A Synthesis of Random Assignment Benefit-Cost Studies of Welfare-to-Work Programs
Over the past two decades, federal and state policymakers have dramatically reshaped the nations system of cash welfare assistance for low-income families. During this period, there has been considerable variation from state to state in approaches to welfare reform, which are often collectively referred to as welfare-to-work programs. This article synthesizes an extraordinary body of evidence: results from 28 benefit-cost studies of welfare-to-work programs based on random assignment evaluation designs. Each of the 28 programs can be viewed as a test of one of six types of welfare reform approaches: mandatory work experience programs, mandatory job-search-first programs, mandatory education-first programs, mandatory mixed-initial-activity programs, earnings supplement programs, and time-limit-mix programs. After describing how benefit-cost studies of welfare-to-work programs are conducted and considering some limitations of these studies, the synthesis addresses such questions as: Which welfare reform program approaches yield a positive return on investments made, from the perspective of program participants and from the perspective of government budgets, and the perspective of society as a whole? Which approaches make program participants better off financially? In which approaches do benefits exceed costs from the governments point of view? The last two of these questions coincide with the trade-off between reducing dependency on government benefits and ensuring adequate incomes for low-income families. Because the benefit-cost studies examined program effects from the distinct perspectives of government budgets and participants incomes separately, they address this trade-off directly. The article thus uses benefit-cost findings to aid in assessing the often complex trade-offs associated with balancing the desire to ensure the poor of adequate incomes and yet encourage self-sufficiency.
If you experience problems downloading a file, check if you have the proper application to view it first. In case of further problems read the IDEAS help page. Note that these files are not on the IDEAS site. Please be patient as the files may be large.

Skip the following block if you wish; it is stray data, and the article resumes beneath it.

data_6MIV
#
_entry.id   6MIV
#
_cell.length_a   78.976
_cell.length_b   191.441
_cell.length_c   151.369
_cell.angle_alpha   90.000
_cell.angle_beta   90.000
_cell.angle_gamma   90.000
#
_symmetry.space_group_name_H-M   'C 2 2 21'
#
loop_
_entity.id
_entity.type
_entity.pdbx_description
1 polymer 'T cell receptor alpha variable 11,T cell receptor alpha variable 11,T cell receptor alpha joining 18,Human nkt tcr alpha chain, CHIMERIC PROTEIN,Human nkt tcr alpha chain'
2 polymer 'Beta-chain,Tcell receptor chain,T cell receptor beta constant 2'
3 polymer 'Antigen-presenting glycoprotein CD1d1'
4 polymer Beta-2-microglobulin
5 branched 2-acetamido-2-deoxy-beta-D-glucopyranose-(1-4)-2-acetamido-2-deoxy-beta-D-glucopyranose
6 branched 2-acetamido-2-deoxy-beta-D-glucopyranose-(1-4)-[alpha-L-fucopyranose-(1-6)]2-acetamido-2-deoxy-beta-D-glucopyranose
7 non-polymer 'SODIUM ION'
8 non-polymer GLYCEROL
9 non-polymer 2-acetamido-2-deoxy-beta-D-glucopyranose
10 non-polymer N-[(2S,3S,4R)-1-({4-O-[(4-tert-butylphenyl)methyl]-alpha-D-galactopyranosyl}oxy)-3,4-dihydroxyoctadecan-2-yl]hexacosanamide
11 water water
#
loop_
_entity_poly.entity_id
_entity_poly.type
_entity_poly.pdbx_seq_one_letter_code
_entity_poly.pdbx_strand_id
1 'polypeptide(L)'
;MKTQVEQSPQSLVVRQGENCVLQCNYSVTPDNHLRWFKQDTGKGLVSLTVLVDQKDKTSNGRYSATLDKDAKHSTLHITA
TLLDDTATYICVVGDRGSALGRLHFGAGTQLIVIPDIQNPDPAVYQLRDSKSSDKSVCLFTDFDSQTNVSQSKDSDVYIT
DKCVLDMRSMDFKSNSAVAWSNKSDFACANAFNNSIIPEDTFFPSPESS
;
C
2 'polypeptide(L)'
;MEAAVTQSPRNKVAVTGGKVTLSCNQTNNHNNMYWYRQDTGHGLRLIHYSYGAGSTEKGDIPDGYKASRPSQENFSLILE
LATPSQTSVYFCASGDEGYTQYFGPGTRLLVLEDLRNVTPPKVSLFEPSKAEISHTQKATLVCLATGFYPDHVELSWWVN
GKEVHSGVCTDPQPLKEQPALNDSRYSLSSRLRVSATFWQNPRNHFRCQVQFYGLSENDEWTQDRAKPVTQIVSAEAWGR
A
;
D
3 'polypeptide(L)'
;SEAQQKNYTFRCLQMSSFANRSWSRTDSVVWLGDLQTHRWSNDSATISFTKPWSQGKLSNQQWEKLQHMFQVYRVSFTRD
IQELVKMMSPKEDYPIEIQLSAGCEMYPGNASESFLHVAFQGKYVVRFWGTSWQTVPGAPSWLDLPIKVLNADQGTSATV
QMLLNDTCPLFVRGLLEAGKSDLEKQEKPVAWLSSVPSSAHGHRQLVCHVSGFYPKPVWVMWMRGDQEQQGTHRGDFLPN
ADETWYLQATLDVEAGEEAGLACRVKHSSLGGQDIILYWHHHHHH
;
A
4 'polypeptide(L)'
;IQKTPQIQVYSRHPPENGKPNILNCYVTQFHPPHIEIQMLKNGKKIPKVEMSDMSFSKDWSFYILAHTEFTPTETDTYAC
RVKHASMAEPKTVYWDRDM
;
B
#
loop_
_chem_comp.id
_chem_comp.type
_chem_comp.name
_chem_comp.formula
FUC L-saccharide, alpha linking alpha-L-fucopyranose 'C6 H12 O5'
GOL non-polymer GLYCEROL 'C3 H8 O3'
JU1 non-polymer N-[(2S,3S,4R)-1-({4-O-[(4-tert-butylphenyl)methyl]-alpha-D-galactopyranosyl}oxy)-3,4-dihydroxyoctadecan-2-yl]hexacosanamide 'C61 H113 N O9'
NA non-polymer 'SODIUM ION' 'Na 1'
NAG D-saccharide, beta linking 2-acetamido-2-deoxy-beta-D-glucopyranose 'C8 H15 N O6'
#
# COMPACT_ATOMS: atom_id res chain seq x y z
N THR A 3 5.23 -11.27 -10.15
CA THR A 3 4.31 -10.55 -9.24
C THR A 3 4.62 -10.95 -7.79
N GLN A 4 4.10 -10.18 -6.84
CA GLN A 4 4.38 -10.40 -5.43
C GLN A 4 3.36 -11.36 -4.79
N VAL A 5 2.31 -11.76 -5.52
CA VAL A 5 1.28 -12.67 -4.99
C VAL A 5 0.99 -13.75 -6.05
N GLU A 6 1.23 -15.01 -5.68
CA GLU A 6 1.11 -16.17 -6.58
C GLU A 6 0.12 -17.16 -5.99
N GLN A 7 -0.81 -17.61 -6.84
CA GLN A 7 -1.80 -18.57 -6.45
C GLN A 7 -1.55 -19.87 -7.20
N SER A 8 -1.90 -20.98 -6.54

As the access to this document is restricted, you may want to look for a different version under "Related research" (further below) or search for a different version of it.
Volume (Year): 1 (2010)
Issue (Month): 1 (July)
|Contact details of provider:|| Web page: http://www.degruyter.com|
|Order Information:||Web: http://www.degruyter.com/view/j/jbca|
When requesting a correction, please mention this item's handle: RePEc:bpj:jbcacn:v:1:y:2010:i:1:n:3. See general information about how to correct material in RePEc.
For technical questions regarding this item, or to correct its authors, title, abstract, bibliographic or download information, contact: (Peter Golla)
If you have authored this item and are not yet registered with RePEc, we encourage you to do it here. This allows to link your profile to this item. It also allows you to accept potential citations to this item that we are uncertain about.
If references are entirely missing, you can add them using this form.
If the full references list an item that is present in RePEc, but the system did not link to it, you can help with this form.
If you know of missing items citing this one, you can help us creating those links by adding the relevant references in the same way as above, for each refering item. If you are a registered author of this item, you may also want to check the "citations" tab in your profile, as there may be some citations waiting for confirmation.
Please note that corrections may take a couple of weeks to filter through the various RePEc services.